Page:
Representation by an attorney leads to quicker and more successful outcomes in Social Security Disability cases. Here are some things to consider when deciding to hire a lawyer.

Social Security Disability Programs

There are two Social Security Disability programs. Social Security Disability Insurance (SSDI) is available to disabled individuals with a sufficient work history. Most people who complete ten years of work before they become disabled will be “insured” under the Social Security system. However, insured status also depends upon the recency of employment. Younger workers may be insured with a shorter work history. Disabled children of insured workers might also qualify.

Supplemental Security Income (SSI) is available to disabled individuals regardless of their work history. As a means-tested program, SSI is available only to disabled individuals who have few assets of value. Some assets, including a home, are not counted. To qualify for SSI, disabled individuals must often “spend down” their assets. They may want to obtain legal advice before doing so, because giving away assets or spending them improperly could disqualify the individual from SSI eligibility.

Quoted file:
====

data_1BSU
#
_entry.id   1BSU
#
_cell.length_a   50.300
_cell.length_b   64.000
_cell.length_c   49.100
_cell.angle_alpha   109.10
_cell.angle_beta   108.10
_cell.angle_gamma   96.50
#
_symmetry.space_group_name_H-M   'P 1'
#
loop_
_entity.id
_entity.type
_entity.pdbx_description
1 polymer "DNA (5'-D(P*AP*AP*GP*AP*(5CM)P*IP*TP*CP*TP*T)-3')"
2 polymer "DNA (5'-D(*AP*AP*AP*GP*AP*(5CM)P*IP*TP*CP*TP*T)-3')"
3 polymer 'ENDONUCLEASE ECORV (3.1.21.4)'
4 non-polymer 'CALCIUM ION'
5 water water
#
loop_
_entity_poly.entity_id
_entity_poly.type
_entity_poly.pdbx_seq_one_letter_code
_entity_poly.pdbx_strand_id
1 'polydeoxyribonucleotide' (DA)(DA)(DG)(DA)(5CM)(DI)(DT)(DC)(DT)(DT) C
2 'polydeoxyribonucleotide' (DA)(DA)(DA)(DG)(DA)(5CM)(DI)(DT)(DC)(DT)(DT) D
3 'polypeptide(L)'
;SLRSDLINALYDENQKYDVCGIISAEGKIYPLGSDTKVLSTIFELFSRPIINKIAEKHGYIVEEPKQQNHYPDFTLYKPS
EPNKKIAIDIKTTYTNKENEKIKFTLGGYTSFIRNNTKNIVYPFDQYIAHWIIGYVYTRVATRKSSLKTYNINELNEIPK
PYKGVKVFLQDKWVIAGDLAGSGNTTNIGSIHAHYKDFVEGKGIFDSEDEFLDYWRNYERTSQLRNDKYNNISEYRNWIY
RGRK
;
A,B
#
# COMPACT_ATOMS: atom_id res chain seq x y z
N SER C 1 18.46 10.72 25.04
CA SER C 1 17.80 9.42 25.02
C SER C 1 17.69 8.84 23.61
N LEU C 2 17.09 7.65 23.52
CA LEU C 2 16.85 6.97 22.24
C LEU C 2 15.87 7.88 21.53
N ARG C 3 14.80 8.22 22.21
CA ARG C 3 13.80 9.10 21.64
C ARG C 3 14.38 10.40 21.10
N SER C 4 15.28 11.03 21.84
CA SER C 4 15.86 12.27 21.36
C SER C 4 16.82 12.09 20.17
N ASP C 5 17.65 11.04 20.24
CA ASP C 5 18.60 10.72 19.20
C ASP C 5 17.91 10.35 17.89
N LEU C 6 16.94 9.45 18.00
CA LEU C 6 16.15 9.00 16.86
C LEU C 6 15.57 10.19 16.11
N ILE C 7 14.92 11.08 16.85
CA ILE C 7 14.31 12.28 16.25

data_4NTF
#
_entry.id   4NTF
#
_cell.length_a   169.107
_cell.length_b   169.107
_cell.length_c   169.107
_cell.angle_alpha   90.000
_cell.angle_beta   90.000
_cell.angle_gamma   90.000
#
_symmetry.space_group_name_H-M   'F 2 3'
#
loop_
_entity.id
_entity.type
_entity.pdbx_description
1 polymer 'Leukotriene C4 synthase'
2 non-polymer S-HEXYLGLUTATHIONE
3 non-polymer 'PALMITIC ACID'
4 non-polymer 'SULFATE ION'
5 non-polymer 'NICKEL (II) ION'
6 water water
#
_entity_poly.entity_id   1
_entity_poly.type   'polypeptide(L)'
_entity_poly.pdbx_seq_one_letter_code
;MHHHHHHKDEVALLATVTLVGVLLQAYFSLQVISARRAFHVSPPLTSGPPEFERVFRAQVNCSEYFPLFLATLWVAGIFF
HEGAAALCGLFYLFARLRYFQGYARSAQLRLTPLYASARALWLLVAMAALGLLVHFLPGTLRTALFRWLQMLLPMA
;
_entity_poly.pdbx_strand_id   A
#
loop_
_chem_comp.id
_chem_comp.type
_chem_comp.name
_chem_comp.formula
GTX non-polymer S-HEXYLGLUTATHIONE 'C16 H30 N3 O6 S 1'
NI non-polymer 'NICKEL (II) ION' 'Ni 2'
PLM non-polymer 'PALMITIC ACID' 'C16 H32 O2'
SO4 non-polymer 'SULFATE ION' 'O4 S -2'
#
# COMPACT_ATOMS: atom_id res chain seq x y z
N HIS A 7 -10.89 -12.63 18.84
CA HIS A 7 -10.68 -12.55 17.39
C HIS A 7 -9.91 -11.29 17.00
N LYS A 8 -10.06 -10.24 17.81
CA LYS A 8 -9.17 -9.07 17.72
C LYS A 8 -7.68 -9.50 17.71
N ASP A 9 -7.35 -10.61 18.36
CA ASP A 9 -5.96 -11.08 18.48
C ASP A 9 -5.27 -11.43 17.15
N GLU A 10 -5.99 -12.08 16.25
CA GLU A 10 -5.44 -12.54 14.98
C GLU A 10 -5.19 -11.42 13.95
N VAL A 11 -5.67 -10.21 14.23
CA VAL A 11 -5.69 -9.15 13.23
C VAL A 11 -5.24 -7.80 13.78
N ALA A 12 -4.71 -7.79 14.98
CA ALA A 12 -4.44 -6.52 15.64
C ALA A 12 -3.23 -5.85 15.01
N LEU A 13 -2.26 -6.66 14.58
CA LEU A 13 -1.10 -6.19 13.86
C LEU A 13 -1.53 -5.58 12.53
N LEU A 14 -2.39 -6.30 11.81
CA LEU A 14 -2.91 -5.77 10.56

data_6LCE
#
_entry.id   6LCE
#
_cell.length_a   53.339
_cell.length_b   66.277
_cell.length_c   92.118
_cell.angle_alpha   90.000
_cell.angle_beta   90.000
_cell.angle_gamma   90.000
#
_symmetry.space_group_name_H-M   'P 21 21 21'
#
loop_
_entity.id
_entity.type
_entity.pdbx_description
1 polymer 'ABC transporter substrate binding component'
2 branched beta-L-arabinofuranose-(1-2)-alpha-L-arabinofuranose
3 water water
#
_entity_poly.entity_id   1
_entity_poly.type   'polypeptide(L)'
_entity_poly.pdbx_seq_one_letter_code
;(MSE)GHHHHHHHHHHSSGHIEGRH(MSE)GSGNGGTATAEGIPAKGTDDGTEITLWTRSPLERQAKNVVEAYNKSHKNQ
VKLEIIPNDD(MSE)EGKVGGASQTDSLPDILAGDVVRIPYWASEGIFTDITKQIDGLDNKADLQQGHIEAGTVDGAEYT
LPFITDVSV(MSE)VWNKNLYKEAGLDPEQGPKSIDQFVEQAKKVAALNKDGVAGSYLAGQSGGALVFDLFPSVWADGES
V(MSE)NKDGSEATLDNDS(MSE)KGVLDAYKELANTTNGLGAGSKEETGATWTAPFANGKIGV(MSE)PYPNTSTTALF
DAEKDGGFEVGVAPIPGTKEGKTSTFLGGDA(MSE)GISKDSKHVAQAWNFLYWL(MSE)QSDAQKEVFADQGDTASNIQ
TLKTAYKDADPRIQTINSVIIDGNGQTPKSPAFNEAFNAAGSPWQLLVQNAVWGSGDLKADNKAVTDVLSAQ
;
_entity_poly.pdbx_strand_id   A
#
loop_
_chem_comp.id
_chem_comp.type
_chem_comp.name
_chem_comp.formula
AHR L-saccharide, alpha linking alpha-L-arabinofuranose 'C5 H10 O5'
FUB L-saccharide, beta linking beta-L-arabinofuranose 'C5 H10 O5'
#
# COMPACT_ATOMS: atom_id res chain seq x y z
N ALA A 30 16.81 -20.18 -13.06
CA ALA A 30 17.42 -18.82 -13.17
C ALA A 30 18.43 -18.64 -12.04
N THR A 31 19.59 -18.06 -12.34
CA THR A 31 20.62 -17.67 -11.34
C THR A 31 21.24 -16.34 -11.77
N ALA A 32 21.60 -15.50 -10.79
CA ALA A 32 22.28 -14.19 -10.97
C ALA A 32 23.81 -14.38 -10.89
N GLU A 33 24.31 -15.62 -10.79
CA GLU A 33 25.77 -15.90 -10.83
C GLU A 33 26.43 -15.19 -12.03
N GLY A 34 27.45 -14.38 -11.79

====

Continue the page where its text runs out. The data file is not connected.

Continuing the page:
Both SSDI and SSI use the same definition of “disability.” A failure to persuade the Social Security Administration (SSA) that an applicant meets that definition is the usual reason why applications for SSDI or SSI are denied.

The SSA regards an individual as having a disability when the individual:

1. is unable to engage in any substantial gainful activity
2. because of a physical or mental impairment that doctors can document
3. which has lasted or will probably last for a continuous period of at least 12 months or will probably cause death within 12 months.

“Substantial gainful activity” generally means work that pays a threshold wage. In 2022, that wage is $1,350 a month. Individuals who earn, or are capable of earning, more than the threshold wage do not qualify for SSDI or SSI benefits.

Deciding Whether to Retain an Attorney

Most initial applications for SSDI or SSI are denied. Some are denied for technical reasons. For example, eligibility for SSDI benefits depends in part on work history, as measured by work credits. An applicant for SSDI who has insufficient work credits will be denied. Applicants for SSI are often denied because they own assets with a total value that exceeds the SSA’s eligibility limit.

Consulting an attorney at an early stage of the process can help applicants avoid a technical denial. An attorney can quickly determine whether a disabled individual has sufficient work credits to be eligible for SSDI. The attorney may advise a client to apply for SSI rather than SSDI if the client has a limited work history.

When clients are not eligible for either SSDI or SSI, an attorney can help a client understand how to lawfully “spend down” assets to qualify for SSI. When a client may be eligible for either SSDI or SSI, an attorney can evaluate the benefit that each program would pay and help the client make the right choice. Under unusual circumstances, a client might be eligible to apply for both SSDI and SSI. An attorney can help clients understand all their options.